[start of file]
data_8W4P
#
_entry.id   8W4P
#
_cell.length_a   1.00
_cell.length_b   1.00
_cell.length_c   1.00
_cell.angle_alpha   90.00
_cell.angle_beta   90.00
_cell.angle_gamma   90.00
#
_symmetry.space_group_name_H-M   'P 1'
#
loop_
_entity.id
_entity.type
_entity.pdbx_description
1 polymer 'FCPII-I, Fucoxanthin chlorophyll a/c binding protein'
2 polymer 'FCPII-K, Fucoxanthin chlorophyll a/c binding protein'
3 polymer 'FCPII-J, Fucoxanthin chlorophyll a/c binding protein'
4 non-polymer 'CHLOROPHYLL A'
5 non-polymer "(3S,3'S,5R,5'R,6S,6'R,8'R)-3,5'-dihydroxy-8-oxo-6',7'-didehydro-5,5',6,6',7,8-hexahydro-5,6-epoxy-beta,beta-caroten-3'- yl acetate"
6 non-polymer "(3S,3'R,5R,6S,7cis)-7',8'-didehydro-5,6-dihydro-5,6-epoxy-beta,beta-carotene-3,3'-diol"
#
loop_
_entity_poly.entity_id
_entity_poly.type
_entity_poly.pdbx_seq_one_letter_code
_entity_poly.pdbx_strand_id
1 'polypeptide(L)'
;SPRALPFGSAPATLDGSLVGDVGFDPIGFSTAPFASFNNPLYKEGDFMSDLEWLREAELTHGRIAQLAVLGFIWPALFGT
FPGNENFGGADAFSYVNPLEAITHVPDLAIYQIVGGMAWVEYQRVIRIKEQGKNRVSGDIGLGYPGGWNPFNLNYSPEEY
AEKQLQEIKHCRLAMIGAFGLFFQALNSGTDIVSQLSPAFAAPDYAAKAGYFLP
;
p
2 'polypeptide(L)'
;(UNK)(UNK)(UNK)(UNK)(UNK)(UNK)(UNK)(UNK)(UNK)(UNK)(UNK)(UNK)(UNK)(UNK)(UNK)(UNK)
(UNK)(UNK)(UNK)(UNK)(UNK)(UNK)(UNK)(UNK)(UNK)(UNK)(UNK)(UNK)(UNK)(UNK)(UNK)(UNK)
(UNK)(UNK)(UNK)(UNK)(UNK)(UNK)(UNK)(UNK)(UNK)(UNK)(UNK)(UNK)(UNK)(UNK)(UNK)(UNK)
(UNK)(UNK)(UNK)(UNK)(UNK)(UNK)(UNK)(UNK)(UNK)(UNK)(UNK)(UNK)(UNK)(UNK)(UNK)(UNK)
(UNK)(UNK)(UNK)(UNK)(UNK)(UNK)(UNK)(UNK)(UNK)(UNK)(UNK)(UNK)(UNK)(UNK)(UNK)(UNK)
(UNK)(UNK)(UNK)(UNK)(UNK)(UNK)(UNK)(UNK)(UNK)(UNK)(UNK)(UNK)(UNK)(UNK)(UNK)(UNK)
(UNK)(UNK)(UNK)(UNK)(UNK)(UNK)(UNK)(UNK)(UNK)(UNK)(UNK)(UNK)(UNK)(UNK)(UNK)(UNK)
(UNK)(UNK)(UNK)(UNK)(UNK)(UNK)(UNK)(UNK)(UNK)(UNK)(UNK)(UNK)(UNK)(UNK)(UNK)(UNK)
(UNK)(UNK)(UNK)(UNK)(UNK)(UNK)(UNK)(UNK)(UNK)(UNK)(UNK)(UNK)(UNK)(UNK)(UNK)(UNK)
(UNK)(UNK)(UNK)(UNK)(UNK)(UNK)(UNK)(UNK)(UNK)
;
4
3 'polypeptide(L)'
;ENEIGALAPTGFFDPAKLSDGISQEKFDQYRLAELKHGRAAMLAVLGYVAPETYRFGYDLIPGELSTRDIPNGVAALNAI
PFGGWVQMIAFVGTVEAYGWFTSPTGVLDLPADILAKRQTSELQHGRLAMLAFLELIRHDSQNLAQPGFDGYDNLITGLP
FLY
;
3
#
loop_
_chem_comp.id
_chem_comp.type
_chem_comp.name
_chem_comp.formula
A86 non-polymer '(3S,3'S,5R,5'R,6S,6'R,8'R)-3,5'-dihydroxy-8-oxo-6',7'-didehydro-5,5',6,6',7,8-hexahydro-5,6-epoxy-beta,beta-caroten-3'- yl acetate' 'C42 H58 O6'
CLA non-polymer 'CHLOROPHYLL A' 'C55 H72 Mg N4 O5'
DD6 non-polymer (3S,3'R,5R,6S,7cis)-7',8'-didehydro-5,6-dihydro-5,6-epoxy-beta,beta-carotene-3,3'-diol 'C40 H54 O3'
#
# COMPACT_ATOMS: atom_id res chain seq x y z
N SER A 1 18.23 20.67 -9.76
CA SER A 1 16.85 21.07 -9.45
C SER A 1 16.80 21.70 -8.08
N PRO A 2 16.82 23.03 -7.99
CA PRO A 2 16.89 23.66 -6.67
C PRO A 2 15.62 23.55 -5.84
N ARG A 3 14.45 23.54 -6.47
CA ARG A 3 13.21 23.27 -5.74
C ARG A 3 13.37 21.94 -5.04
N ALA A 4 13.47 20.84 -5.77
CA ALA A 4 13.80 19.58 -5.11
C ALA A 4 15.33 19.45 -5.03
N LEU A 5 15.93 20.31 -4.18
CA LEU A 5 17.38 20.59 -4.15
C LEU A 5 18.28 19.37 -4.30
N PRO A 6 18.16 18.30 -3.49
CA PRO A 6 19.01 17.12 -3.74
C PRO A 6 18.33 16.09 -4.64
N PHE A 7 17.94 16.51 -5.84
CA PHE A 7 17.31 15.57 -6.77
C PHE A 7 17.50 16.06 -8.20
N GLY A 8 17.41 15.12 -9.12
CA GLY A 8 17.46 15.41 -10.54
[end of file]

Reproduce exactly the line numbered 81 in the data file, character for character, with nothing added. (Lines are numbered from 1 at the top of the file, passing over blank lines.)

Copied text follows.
N PRO A 6 18.16 18.30 -3.49